Google has reportedly built a quantum computer that is way ahead than world’s top supercomputers in calculation – solving tasks in nearly three minutes that would otherwise take current supercomputers 10,000 years to achieve.

According to a report in Financial Times on Friday, a Google research paper has claimed the feat, saying “their processor was able to perform a calculation in three minutes and 20 seconds that would take today’s most advanced classical computer, known as Summit (from IBM), approximately 10,000 years”.

“To our knowledge, this experiment marks the first computation that can only be performed on a quantum processor,” wrote the Google researchers.

In March 2018, Google unveiled its 72-qubit quantum computer chip Bristlecone, saying it was “cautiously optimistic that quantum supremacy can be achieved with Bristlecone”.

Not just Google but several tech giants like Microsoft, IBM and Intel have joined the race to build a scalable quantum computer.

Earlier this week, IBM unveiled its quantum computer with 53 qubits.

A quantum computer can solve complex problems that would otherwise take billions of years for today’s computers to solve. This has massive implications for research in health care, energy, environmental systems, smart materials and more.

According to Google, if a quantum processor can be operated with low enough error, it would be able to outperform a classical supercomputer on a well-defined computer science problem, an achievement known as “quantum supremacy”.

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To our knowledge, this experiment marks the first computation that can only be performed on a quantum processor. Pixabay

These random circuits must be large in both number of qubits as well as computational length (depth).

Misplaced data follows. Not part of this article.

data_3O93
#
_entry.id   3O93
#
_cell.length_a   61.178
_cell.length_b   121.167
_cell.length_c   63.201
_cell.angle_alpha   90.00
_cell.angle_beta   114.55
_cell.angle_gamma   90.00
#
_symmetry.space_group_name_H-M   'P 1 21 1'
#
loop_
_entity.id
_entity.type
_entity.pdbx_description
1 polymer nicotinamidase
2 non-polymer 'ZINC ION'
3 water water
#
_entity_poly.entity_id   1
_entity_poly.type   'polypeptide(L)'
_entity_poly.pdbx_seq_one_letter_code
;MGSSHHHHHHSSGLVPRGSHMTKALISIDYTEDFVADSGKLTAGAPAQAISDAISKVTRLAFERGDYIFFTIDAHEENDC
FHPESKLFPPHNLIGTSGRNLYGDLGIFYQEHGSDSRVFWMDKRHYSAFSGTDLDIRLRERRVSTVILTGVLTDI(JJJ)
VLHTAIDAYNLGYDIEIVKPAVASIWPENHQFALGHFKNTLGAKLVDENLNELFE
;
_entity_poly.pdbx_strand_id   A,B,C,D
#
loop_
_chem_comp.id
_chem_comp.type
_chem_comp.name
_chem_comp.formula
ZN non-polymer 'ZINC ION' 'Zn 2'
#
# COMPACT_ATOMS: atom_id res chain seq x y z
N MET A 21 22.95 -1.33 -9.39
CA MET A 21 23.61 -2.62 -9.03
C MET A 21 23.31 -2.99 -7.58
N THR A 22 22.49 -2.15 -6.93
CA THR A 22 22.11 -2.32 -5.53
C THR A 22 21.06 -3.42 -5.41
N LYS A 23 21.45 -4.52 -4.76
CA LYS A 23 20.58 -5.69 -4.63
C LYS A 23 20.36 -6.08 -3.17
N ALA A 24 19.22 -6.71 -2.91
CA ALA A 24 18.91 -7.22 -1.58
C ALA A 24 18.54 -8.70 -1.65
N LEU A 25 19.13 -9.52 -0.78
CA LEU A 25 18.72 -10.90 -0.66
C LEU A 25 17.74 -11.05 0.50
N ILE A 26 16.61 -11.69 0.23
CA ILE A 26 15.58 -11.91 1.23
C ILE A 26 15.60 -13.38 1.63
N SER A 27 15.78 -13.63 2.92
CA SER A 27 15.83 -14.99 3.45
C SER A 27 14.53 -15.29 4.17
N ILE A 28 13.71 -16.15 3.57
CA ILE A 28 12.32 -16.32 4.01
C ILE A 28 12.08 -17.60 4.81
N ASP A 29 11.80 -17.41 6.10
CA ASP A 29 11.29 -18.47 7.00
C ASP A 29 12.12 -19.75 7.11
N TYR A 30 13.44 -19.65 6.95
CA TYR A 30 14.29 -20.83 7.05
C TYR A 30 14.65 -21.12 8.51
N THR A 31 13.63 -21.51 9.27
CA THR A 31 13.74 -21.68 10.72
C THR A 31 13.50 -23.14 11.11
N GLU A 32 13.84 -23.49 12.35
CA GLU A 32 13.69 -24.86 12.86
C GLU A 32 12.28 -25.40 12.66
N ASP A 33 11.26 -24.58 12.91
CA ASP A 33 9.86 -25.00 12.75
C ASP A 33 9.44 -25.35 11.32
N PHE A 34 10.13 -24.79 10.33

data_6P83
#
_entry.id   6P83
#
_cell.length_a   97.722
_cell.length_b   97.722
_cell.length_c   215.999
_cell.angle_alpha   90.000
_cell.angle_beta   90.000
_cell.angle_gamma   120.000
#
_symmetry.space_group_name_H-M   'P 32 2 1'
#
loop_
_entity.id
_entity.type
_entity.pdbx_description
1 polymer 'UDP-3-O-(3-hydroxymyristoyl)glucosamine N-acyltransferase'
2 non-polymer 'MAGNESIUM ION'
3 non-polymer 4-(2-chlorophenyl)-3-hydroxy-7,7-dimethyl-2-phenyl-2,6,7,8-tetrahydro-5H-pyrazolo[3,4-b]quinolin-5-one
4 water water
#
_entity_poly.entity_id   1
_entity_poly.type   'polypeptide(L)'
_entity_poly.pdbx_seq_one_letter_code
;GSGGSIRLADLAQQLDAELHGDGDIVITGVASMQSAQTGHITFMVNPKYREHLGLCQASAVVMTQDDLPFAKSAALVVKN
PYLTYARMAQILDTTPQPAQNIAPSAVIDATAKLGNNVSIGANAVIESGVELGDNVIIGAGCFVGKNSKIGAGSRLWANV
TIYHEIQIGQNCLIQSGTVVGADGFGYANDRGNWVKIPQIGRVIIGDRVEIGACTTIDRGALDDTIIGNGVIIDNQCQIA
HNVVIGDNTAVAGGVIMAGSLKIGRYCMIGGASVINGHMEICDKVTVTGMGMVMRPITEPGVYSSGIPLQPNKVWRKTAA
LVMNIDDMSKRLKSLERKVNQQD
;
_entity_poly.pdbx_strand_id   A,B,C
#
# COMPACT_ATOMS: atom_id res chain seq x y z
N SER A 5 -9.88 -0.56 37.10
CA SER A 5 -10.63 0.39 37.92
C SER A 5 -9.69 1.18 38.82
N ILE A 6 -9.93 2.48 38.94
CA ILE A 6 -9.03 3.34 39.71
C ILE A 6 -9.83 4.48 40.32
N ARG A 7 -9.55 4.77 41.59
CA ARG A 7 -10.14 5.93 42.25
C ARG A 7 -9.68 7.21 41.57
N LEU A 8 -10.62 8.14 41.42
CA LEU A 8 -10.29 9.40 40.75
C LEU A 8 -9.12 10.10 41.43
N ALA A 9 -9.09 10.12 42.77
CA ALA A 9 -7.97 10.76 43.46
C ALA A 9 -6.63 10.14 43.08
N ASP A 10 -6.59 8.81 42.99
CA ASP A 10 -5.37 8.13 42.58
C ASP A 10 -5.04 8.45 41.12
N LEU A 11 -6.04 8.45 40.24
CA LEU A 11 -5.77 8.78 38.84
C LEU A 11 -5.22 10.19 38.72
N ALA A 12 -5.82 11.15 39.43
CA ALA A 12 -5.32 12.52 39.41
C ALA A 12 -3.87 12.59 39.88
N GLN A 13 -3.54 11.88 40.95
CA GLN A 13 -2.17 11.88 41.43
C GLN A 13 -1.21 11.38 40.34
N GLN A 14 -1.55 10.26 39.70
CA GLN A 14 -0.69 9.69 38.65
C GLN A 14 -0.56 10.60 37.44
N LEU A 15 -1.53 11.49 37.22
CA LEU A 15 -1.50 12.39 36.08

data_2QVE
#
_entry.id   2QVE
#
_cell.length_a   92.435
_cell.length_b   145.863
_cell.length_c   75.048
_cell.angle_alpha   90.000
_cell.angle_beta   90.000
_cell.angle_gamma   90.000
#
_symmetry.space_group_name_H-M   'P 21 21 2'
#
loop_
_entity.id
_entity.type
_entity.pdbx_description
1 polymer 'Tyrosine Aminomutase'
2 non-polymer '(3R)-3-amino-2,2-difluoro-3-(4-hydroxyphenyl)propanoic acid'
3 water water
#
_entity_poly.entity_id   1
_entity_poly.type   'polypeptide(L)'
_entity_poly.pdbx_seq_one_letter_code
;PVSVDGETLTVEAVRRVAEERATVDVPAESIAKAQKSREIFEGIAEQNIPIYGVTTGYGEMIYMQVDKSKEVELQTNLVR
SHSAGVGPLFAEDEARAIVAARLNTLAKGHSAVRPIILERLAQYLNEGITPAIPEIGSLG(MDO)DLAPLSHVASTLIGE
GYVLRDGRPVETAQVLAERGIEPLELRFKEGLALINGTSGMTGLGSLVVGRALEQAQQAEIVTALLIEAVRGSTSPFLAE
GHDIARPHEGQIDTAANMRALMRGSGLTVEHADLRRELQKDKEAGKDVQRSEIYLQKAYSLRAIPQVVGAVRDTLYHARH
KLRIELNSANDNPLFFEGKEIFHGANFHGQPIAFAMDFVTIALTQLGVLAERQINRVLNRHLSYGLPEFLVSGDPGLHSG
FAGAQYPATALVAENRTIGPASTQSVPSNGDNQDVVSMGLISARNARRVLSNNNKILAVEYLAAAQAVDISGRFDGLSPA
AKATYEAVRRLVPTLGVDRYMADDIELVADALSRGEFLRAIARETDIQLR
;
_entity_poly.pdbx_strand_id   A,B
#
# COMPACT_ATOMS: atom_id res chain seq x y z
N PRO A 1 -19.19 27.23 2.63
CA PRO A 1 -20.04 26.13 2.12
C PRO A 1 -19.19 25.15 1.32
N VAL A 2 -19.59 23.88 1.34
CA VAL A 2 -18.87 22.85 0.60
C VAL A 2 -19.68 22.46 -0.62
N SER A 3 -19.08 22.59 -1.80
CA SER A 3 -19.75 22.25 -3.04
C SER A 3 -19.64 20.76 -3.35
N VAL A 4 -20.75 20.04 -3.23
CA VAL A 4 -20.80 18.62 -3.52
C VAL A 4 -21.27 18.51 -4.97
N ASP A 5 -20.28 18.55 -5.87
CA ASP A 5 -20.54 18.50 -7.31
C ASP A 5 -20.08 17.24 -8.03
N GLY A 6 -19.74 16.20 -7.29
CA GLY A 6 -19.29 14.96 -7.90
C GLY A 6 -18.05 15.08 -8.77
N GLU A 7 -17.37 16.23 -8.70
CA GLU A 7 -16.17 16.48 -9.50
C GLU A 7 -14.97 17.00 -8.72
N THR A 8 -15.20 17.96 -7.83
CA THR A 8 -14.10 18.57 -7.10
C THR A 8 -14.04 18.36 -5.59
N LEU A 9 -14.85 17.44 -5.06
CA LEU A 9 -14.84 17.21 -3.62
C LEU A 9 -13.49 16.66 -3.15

“Although no one has achieved this goal yet, we calculate quantum supremacy can be comfortably demonstrated with 49 qubits, a circuit depth exceeding 40, and a two-qubit error below 0.5 per cent,” Google said recently.

“We believe the experimental demonstration of a quantum processor outperforming a supercomputer would be a watershed moment for our field, and remains one of our key objectives,” it added.

Researchers at Microsoft are also busy writing the software to build a scalable computer that will help humanity unlock solutions to problems in areas such as clean energy, global warming, materials design and much more – including solving the mysteries of our universe.

If all goes well, Microsoft is confident about having one such scalable super machine within the next five years.

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Based on quantum bits, the computer will not use classical bits but qubits which are not limited to binary and can have properties of 0 and 1 simultaneously, thus trying every possible number and sequence simultaneously to unlock vast amounts of data.

The current bits in computers store information as either 1 or 0, thus limiting the potential to make sense when faced with gigantic volumes of data.

“We’re looking at a five-year timeframe to build a quantum computer and what we need are roughly 100-200 good qubits with a low-error rate,” Krysta Svore, Principal Research Manager, Microsoft Quantum Computing, recently told IANS. (IANS)